Mike Wilbur


The Fire Apparatus Manufacturing sector has been in the doldrums since the mandated EPA engine and emission changes in 2007 and the national economy tanking starting in 2008.   For decades the market share for the fire apparatus industry was about 5500 fire apparatus produced and sold each year and that number did not vacillate only about two hundred to three hundred trucks per year for the pervious thirty years until 2008.  Over the next six years the apparatus industry at its low was producing about 3300 trucks per year a decrease of about 40%. So with this dramatic down turn their were very few research and development dollars available to invest in the apparatus industry and the few dollars that were available had to be used to redesign cabs to accommodate the EPA mandated engine and emissions changes.  To apparatus buffs and the fire apparatus manufacturing sector there has not been much to cheer about until now.  As the Apparatus Architects Tom Shand and myself have always and will always be neutral about specific Fire Apparatus Manufacturers in short there are any number of Fire Apparatus Manufactures that can build great fire trucks. So with that said Pierce Manufacturing at the recent Fire Department Instructors Conference (FDIC) unveiled a new single axle 107’, 750 pound tip load, 500 gallons of water quint marketed as the Ascendant. Although there are several new innovations and five patents pending that does not necessarily tell the whole story.  To a point it is not what Pierce did but how they did it that is most important and only the tip of the iceberg as it relates to all aerial apparatus moving forward in the fire apparatus manufacturing industry. 

            One thing has changed consistently since the 1950’s Fire Apparatus have gotten bigger, heavier and faster than they have ever been.  With aerial apparatus they have really gotten much bigger, much faster and much, much heavier.  During fleet evaluations we ask the host fire chief many questions. Among those questions are how many drivers do you have for your two 190 inch wheelbase nominally sized engines twenty two, how many drivers chief do you have for your mid-mounted aerial tower quint twelve and how many drivers do you have for your tandem axle pumper tanker 3000 gallon tank top heavy apparatus six.  When I joined the volunteer fire department in my town there were nineteen drivers on the drivers list, seventeen of those drivers had CDL’s (commercial driving license) and thirteen of those drivers actually drove commercial trucks to make their living.  How lucky were we.  Unfortunately that is simply not the case today. In short the apparatus manufacturers have done too good of a job.  With 24000 pound front axles, 35000 pound single rear axles and 60000 pound tandem rear axles the apparatus industry has outpaced the Fire Departments ability to recruit, train and properly and safely operate these large heavy fast vehicles under an emergency vehicle response conditions. For career departments it is difficult and for volunteer departments with limited personal with limited time to commit to the necessary training in some cases it becomes almost impossible. The reality is that well trained, experienced and qualified apparatus operators that understand heavy trucks are worth their weight in gold and are in very short supply.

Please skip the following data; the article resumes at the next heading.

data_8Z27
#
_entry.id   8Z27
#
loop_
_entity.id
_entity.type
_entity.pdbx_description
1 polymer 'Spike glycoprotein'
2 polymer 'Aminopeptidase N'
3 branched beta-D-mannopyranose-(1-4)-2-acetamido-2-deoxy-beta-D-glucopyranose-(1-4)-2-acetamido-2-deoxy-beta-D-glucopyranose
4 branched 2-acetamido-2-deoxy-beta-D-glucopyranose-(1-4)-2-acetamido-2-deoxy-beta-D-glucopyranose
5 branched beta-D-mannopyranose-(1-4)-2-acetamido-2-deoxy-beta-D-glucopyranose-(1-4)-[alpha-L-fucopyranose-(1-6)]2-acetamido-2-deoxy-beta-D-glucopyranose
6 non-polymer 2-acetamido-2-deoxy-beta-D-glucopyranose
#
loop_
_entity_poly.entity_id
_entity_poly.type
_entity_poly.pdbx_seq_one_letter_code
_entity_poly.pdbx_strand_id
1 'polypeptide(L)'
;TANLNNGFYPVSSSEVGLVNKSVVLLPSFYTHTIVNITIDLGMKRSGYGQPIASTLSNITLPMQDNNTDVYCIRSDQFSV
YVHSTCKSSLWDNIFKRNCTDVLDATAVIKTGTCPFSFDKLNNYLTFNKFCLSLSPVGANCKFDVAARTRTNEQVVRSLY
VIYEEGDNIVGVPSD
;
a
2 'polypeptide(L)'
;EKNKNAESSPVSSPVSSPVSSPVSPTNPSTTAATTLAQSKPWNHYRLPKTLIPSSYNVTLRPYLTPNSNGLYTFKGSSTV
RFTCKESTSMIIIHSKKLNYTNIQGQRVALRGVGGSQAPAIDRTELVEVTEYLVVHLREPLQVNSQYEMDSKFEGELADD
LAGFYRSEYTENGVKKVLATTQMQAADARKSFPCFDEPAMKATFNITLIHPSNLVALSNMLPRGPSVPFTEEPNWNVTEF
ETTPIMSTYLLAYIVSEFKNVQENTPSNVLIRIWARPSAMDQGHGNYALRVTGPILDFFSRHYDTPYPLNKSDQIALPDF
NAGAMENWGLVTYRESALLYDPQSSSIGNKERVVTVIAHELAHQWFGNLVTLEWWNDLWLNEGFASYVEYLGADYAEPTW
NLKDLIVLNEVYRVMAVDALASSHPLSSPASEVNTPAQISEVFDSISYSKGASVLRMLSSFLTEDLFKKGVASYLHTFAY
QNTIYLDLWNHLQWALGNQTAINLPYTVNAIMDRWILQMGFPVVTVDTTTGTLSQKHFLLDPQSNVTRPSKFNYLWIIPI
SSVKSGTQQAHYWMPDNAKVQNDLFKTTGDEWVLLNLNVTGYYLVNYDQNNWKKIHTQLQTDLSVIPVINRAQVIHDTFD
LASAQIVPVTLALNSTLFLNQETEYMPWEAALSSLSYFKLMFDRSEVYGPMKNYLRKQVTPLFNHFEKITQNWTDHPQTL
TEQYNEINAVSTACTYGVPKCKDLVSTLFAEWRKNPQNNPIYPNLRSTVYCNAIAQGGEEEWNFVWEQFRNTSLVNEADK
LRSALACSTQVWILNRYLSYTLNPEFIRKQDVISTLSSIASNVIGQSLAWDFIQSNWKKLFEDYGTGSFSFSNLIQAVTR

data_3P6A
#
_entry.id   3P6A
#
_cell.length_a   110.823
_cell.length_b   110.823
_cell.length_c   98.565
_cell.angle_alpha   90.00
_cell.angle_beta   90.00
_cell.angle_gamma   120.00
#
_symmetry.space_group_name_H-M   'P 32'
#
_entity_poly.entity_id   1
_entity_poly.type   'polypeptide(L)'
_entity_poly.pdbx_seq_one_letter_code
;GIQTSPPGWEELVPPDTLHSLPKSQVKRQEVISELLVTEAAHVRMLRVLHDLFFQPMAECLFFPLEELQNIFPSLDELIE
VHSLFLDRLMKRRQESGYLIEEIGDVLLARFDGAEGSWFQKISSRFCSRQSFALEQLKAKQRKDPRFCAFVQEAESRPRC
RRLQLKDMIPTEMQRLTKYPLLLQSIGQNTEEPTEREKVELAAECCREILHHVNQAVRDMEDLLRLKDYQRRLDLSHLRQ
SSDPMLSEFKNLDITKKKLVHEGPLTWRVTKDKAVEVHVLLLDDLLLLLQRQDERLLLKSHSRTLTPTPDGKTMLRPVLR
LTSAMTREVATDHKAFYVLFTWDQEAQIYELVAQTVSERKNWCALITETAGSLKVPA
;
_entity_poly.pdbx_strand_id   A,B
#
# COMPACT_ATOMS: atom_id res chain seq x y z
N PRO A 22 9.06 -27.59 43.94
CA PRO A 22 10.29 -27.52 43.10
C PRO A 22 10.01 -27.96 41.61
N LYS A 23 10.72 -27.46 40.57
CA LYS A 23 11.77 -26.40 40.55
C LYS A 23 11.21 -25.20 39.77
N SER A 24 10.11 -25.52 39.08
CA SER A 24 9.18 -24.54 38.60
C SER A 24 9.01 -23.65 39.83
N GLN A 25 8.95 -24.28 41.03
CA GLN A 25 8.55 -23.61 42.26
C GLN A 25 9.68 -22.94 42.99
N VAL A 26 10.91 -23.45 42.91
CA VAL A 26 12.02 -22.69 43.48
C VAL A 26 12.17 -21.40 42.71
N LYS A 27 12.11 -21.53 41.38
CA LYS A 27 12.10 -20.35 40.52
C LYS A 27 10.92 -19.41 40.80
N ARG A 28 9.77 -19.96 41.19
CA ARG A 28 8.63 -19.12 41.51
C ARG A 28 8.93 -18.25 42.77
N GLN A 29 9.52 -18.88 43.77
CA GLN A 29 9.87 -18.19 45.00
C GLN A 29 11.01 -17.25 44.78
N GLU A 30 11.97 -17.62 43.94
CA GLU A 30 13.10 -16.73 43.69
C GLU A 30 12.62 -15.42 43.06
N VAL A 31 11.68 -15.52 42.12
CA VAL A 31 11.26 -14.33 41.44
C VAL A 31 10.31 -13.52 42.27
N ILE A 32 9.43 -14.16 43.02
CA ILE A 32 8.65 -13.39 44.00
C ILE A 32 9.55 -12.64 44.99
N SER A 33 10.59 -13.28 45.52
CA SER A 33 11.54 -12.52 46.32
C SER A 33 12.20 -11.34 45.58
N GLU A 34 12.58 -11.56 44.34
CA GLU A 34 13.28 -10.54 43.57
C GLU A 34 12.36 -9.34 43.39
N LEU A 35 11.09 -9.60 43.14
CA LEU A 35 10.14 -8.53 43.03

Finally someone in the apparatus industry that understands the fire service, the customers has design a heavy duty ladder that is much lighter than anything here to fore every built yet stronger and longer all on a single axle chassis.  The Ascendant has five patents pending including ladder design (Innovative gusset design), lightweight turntable, outrigger design, pedestal and torque box, and overall configuration. Finally to get a group of fire truck engineer’s to think outside of the box and not be satisfied with the status quo[MW1]  is refreshing to say the least.  Every nut, bolt and part put on the truck was weighed before for it was assembled.  The result is a 107’ long ladder , 750 pound tip load quint that carries 500 gallons of water and an NFPA truck compliment of 115’ of ground ladders all on a chassis that is 39’2” overall length and 11’5” overall height.

            What does this mean for the fire service that bigger is not always better.  That if the technology exists to build out this much weight on this particular truck than this is going to carry right across the board to all aerial apparatus that Pierce builds and then eventually to all aerial apparatus manufactured.  Can you imagined what is now an 82000 pound mid-mounted aerial tower with an 18 foot jack spread turning into a 64000 pound mid-mounted aerial tower with a jack spread of 14’ the possibilities are endless.  The future looks extraordinarly bright for anyone that is going to be purchasing aerial apparatus.

The Apparatus Architects

By Michael Wilbur and Tom Shand

Firehouse Apparatus Supplement

June 2015

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